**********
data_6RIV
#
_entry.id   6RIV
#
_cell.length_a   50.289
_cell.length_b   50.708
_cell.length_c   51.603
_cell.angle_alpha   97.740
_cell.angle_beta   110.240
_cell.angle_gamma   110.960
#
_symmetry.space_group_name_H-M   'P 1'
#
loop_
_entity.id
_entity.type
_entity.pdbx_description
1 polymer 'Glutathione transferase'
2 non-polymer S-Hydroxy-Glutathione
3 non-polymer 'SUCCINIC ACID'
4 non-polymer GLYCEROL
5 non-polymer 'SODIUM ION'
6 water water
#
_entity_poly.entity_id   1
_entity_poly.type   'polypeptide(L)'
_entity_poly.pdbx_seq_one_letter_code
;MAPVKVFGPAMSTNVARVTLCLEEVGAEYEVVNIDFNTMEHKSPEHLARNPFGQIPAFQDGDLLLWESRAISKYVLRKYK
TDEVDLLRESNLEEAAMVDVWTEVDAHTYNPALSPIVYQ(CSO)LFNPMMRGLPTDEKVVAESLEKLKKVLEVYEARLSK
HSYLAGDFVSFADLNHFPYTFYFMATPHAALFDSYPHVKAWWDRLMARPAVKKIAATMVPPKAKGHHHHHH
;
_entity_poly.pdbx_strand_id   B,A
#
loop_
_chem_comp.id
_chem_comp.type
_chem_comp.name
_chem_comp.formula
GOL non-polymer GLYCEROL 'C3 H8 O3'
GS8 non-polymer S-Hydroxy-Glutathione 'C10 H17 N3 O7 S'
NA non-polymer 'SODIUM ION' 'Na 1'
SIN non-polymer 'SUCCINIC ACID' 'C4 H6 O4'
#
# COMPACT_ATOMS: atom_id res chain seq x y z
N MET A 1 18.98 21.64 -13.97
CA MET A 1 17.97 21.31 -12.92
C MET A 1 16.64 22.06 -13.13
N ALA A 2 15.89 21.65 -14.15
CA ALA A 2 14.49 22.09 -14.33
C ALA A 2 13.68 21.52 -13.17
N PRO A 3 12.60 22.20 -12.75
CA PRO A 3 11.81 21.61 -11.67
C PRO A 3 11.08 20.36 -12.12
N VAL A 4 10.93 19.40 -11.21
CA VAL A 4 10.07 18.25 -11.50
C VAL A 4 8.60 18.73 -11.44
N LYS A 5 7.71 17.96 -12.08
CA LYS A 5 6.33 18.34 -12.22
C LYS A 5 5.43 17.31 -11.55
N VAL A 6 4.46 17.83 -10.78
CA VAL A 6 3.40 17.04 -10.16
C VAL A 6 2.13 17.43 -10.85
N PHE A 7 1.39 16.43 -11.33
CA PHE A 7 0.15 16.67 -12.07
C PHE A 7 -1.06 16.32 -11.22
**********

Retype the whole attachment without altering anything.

data_6RIV
#
_entry.id   6RIV
#
_cell.length_a   50.289
_cell.length_b   50.708
_cell.length_c   51.603
_cell.angle_alpha   97.740
_cell.angle_beta   110.240
_cell.angle_gamma   110.960
#
_symmetry.space_group_name_H-M   'P 1'
#
loop_
_entity.id
_entity.type
_entity.pdbx_description
1 polymer 'Glutathione transferase'
2 non-polymer S-Hydroxy-Glutathione
3 non-polymer 'SUCCINIC ACID'
4 non-polymer GLYCEROL
5 non-polymer 'SODIUM ION'
6 water water
#
_entity_poly.entity_id   1
_entity_poly.type   'polypeptide(L)'
_entity_poly.pdbx_seq_one_letter_code
;MAPVKVFGPAMSTNVARVTLCLEEVGAEYEVVNIDFNTMEHKSPEHLARNPFGQIPAFQDGDLLLWESRAISKYVLRKYK
TDEVDLLRESNLEEAAMVDVWTEVDAHTYNPALSPIVYQ(CSO)LFNPMMRGLPTDEKVVAESLEKLKKVLEVYEARLSK
HSYLAGDFVSFADLNHFPYTFYFMATPHAALFDSYPHVKAWWDRLMARPAVKKIAATMVPPKAKGHHHHHH
;
_entity_poly.pdbx_strand_id   B,A
#
loop_
_chem_comp.id
_chem_comp.type
_chem_comp.name
_chem_comp.formula
GOL non-polymer GLYCEROL 'C3 H8 O3'
GS8 non-polymer S-Hydroxy-Glutathione 'C10 H17 N3 O7 S'
NA non-polymer 'SODIUM ION' 'Na 1'
SIN non-polymer 'SUCCINIC ACID' 'C4 H6 O4'
#
# COMPACT_ATOMS: atom_id res chain seq x y z
N MET A 1 18.98 21.64 -13.97
CA MET A 1 17.97 21.31 -12.92
C MET A 1 16.64 22.06 -13.13
N ALA A 2 15.89 21.65 -14.15
CA ALA A 2 14.49 22.09 -14.33
C ALA A 2 13.68 21.52 -13.17
N PRO A 3 12.60 22.20 -12.75
CA PRO A 3 11.81 21.61 -11.67
C PRO A 3 11.08 20.36 -12.12
N VAL A 4 10.93 19.40 -11.21
CA VAL A 4 10.07 18.25 -11.50
C VAL A 4 8.60 18.73 -11.44
N LYS A 5 7.71 17.96 -12.08
CA LYS A 5 6.33 18.34 -12.22
C LYS A 5 5.43 17.31 -11.55
N VAL A 6 4.46 17.83 -10.78
CA VAL A 6 3.40 17.04 -10.16
C VAL A 6 2.13 17.43 -10.85
N PHE A 7 1.39 16.43 -11.33
CA PHE A 7 0.15 16.67 -12.07
C PHE A 7 -1.06 16.32 -11.22